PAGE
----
Thu, 01 Dec 2022

© Provided by Xinhua

BEIJING, Oct. 2 (Xinhua) -- For Zhang Guorong, selling peaches is an easy job that needs only a smartphone.

In the early morning, with her phone ready to live stream, Zhang started picking peaches in her orchard in Beijing's Pinggu District. Her online hawking will soon draw many consumers nationwide.

"Live streaming helped me sell around 70 kg of peaches on average per day during this year's peach season from July to October," Zhang said.

Surrounded by mountains on three sides, Pinggu District in Beijing's northeastern suburb has a natural fertile ground for peach trees. Thanks to policy and technology support, the district has become known as the "hometown of peaches."

As online shopping has become increasingly popular, the district launched a project in 2017. A professional team was set up to teach farmers to sell their peaches with mobile phones and transform the local peach industry into a modernized internet-plus business.

Peach sales via e-commerce across Pinggu stood at 25 million kg in 2021, compared with nearly zero in 2012, according to Wang Na with the district's bureau of commerce.

"The peach supply falls short of demand, and now my products are sold to other provinces across the country, including Sichuan, Guangdong and Shandong," said Wang Zilong, a local farmer who owns a peach orchard of about 13 hectares.

The swelling online demand for peaches has also boosted the development of the local logistics industry. Many logistics giants, such as SF Express and China Post, have been brought in, thus slashing the delivery fees.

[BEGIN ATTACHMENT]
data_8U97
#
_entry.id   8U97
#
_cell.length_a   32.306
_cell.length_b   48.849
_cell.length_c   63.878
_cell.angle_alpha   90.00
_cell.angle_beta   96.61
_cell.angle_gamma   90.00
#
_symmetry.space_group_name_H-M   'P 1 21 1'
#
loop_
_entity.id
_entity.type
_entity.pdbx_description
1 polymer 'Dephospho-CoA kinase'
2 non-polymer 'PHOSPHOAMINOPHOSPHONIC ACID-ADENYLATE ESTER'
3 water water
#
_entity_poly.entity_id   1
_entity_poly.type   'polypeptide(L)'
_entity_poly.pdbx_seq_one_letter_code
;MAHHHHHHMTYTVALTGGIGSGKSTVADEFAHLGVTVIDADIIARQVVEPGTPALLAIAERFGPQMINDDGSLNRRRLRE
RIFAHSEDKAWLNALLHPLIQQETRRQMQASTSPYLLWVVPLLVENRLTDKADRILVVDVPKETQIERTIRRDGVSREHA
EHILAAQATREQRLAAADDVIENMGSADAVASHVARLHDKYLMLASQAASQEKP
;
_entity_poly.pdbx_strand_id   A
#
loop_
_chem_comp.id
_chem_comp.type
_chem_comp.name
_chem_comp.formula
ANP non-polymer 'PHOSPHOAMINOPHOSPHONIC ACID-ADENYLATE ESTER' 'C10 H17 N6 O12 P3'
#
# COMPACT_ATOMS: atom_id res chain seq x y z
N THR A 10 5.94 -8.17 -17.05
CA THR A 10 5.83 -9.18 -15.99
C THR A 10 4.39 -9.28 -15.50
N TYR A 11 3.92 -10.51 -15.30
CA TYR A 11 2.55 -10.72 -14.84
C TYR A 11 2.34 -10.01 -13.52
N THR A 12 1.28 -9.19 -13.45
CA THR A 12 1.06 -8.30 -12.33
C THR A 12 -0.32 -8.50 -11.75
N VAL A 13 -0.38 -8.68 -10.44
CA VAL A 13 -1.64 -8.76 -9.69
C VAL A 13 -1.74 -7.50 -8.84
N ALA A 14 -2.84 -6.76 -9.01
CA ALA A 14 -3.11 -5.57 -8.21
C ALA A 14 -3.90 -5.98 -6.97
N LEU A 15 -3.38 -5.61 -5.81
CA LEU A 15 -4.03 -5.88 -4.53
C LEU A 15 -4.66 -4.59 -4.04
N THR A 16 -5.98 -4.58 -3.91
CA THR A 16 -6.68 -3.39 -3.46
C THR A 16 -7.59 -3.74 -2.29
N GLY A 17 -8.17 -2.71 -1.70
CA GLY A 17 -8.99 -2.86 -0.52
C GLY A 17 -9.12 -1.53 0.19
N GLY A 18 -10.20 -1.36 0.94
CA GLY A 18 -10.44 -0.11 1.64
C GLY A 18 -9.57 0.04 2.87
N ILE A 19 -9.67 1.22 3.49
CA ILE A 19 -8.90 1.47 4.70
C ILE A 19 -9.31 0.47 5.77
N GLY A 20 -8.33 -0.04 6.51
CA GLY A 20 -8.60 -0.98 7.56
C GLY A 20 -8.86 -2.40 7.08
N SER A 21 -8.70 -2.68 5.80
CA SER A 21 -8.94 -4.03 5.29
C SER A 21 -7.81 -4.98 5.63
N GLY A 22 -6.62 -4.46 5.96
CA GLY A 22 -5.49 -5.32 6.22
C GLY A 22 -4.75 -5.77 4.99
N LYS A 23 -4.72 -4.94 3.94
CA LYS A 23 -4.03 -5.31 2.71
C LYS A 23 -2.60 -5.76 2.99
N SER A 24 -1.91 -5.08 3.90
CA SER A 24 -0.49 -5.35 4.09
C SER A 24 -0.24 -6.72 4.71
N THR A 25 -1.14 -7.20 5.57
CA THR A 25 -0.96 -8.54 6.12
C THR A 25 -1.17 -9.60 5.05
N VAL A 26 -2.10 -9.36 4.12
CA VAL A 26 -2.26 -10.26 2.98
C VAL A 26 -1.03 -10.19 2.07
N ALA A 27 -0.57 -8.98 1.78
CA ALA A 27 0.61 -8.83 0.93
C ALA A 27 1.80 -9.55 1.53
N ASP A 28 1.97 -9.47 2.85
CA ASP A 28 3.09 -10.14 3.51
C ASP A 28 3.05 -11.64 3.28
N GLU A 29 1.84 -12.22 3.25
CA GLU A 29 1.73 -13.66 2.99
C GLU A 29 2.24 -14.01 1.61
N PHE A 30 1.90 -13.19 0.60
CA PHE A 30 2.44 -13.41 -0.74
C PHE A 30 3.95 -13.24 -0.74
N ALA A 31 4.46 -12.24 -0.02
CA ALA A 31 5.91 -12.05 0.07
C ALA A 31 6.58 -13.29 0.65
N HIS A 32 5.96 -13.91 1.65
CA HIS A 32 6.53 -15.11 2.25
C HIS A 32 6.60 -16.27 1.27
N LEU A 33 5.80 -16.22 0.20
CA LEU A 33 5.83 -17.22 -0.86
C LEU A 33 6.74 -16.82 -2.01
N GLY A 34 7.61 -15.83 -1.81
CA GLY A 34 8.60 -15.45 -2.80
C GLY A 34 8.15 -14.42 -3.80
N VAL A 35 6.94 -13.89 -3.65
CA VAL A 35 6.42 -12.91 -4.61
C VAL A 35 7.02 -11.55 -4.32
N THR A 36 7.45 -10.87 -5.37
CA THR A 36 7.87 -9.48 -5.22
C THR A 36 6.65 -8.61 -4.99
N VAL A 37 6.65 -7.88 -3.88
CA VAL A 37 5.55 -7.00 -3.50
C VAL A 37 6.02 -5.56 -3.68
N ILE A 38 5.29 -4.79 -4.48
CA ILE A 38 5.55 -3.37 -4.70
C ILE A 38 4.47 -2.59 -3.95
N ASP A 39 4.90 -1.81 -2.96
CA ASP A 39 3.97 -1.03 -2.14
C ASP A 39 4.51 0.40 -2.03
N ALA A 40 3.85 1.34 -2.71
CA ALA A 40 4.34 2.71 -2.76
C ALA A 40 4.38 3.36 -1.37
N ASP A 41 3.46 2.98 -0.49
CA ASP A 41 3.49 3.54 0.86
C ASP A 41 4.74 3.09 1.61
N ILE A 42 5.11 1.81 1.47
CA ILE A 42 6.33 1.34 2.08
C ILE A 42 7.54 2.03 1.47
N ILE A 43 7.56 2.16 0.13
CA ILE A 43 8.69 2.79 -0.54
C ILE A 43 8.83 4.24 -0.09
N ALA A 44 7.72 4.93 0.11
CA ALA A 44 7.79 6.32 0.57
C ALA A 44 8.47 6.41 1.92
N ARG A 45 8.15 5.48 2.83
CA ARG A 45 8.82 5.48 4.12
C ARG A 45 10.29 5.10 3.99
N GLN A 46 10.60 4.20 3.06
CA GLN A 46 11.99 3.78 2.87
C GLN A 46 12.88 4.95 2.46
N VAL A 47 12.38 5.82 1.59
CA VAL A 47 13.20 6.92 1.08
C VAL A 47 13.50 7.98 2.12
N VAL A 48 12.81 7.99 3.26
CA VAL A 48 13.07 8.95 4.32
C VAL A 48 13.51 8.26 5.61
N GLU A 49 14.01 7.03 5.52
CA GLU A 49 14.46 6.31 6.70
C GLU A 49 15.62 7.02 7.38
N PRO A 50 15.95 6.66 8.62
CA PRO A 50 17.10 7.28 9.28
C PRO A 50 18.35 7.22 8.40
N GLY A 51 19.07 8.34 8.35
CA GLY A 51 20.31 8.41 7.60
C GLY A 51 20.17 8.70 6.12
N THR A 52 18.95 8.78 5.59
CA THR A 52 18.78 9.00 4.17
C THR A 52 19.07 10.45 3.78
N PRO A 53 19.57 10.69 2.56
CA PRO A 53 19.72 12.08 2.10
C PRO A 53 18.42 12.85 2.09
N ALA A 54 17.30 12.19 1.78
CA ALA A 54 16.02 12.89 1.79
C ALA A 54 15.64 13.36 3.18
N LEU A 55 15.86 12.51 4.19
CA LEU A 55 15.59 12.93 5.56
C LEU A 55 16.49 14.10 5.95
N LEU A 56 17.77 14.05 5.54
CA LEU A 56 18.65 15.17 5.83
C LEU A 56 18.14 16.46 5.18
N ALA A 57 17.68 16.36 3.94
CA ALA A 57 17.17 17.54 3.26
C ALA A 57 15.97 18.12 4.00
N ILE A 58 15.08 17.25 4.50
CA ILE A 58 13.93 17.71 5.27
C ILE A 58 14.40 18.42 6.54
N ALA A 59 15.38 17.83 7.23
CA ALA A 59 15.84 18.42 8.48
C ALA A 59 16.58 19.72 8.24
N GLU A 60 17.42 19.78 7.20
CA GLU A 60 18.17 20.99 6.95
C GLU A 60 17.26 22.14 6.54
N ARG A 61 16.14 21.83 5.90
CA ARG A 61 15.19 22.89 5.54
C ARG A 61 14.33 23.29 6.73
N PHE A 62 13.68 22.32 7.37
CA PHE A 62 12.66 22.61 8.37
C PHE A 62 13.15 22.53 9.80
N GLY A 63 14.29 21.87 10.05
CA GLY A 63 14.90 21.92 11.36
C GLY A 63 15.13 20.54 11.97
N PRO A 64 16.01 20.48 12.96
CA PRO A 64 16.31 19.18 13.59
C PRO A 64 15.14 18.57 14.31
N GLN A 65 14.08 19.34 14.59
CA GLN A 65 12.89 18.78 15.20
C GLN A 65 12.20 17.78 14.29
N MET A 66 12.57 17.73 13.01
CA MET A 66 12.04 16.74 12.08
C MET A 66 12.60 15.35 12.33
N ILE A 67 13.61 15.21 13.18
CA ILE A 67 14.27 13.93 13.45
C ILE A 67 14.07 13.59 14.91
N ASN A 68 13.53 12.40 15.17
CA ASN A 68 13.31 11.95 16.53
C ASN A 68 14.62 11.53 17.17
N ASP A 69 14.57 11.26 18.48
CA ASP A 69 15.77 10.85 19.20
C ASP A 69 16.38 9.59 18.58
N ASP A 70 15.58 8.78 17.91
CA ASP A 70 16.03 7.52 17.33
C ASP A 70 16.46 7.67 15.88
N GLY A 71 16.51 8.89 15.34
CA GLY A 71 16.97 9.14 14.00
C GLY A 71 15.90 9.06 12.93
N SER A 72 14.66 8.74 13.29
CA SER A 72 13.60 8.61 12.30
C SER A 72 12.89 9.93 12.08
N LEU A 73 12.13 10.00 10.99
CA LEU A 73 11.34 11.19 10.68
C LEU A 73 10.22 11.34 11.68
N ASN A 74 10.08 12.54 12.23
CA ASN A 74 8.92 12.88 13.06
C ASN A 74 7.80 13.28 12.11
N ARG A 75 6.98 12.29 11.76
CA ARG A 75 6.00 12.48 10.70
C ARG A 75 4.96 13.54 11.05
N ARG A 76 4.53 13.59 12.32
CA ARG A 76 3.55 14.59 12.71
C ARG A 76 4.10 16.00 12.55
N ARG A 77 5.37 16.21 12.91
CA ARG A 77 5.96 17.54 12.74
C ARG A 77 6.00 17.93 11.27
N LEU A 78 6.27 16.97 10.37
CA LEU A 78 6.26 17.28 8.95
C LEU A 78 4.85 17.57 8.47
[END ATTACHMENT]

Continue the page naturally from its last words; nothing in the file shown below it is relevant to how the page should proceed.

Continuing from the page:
Delivering a box of peaches from Pinggu to other districts in Beijing costs only about 9 yuan (about 1.26 U.S. dollars) now. It is much lower than 40-plus yuan in 2012 when local e-commerce was just in its infancy, said Xiong Yujin, director of Pinggu's e-commerce service center.

With 161 delivery stations, courier service is now accessible to all villages in Pinggu. From January to July, the district saw a total of 2.34 million express deliveries of peaches, up 20 percent year on year, according to Wang Na.

Many young people have been drawn to the district to jump on its e-commerce bandwagon. "When I first came to Pinggu in 2012, there were only a few young people doing e-commerce, but more than 1,000 are involved in the sector now," said Xiong.

Statistics show that the annual output of the peaches in Pinggu has exceeded 170 million kg, with total revenue of more than 1.2 billion yuan. The peach economy has also driven the sales of other agricultural products in the district and promoted leisure agriculture featuring bed and breakfasts (B&Bs), camping and rural cuisine.

With government support, Pinggu started building itself into an agricultural innovation hub last year, focusing on the modern seed industry, biotechnology, smart farming and food safety.

"Looking into the future, the district will strive to spearhead efforts in rural revitalization and modernization of agriculture and the countryside," said Tang Hailong, Party chief of Pinggu.

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